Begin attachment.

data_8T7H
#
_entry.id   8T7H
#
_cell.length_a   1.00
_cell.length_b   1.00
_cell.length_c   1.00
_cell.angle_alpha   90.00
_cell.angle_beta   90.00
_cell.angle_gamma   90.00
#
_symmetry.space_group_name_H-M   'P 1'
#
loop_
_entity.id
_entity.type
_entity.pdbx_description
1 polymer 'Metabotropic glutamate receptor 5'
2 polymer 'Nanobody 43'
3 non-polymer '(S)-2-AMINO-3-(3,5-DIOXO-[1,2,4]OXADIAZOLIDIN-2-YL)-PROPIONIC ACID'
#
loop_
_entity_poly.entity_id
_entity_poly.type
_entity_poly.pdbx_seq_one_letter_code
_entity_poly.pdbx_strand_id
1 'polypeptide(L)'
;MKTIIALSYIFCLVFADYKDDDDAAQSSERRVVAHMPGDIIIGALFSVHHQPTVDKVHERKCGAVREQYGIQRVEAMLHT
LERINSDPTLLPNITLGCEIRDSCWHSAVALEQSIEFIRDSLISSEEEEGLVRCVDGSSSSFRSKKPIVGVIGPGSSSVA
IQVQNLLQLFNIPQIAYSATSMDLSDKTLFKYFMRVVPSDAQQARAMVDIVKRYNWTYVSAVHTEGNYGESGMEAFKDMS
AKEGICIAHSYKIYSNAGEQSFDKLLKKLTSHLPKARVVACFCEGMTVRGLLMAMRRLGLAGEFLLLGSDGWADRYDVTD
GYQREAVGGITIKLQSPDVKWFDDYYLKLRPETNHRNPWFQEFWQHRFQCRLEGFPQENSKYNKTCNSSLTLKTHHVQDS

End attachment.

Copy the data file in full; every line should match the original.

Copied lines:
data_8T7H
#
_entry.id   8T7H
#
_cell.length_a   1.00
_cell.length_b   1.00
_cell.length_c   1.00
_cell.angle_alpha   90.00
_cell.angle_beta   90.00
_cell.angle_gamma   90.00
#
_symmetry.space_group_name_H-M   'P 1'
#
loop_
_entity.id
_entity.type
_entity.pdbx_description
1 polymer 'Metabotropic glutamate receptor 5'
2 polymer 'Nanobody 43'
3 non-polymer '(S)-2-AMINO-3-(3,5-DIOXO-[1,2,4]OXADIAZOLIDIN-2-YL)-PROPIONIC ACID'
#
loop_
_entity_poly.entity_id
_entity_poly.type
_entity_poly.pdbx_seq_one_letter_code
_entity_poly.pdbx_strand_id
1 'polypeptide(L)'
;MKTIIALSYIFCLVFADYKDDDDAAQSSERRVVAHMPGDIIIGALFSVHHQPTVDKVHERKCGAVREQYGIQRVEAMLHT
LERINSDPTLLPNITLGCEIRDSCWHSAVALEQSIEFIRDSLISSEEEEGLVRCVDGSSSSFRSKKPIVGVIGPGSSSVA
IQVQNLLQLFNIPQIAYSATSMDLSDKTLFKYFMRVVPSDAQQARAMVDIVKRYNWTYVSAVHTEGNYGESGMEAFKDMS
AKEGICIAHSYKIYSNAGEQSFDKLLKKLTSHLPKARVVACFCEGMTVRGLLMAMRRLGLAGEFLLLGSDGWADRYDVTD
GYQREAVGGITIKLQSPDVKWFDDYYLKLRPETNHRNPWFQEFWQHRFQCRLEGFPQENSKYNKTCNSSLTLKTHHVQDS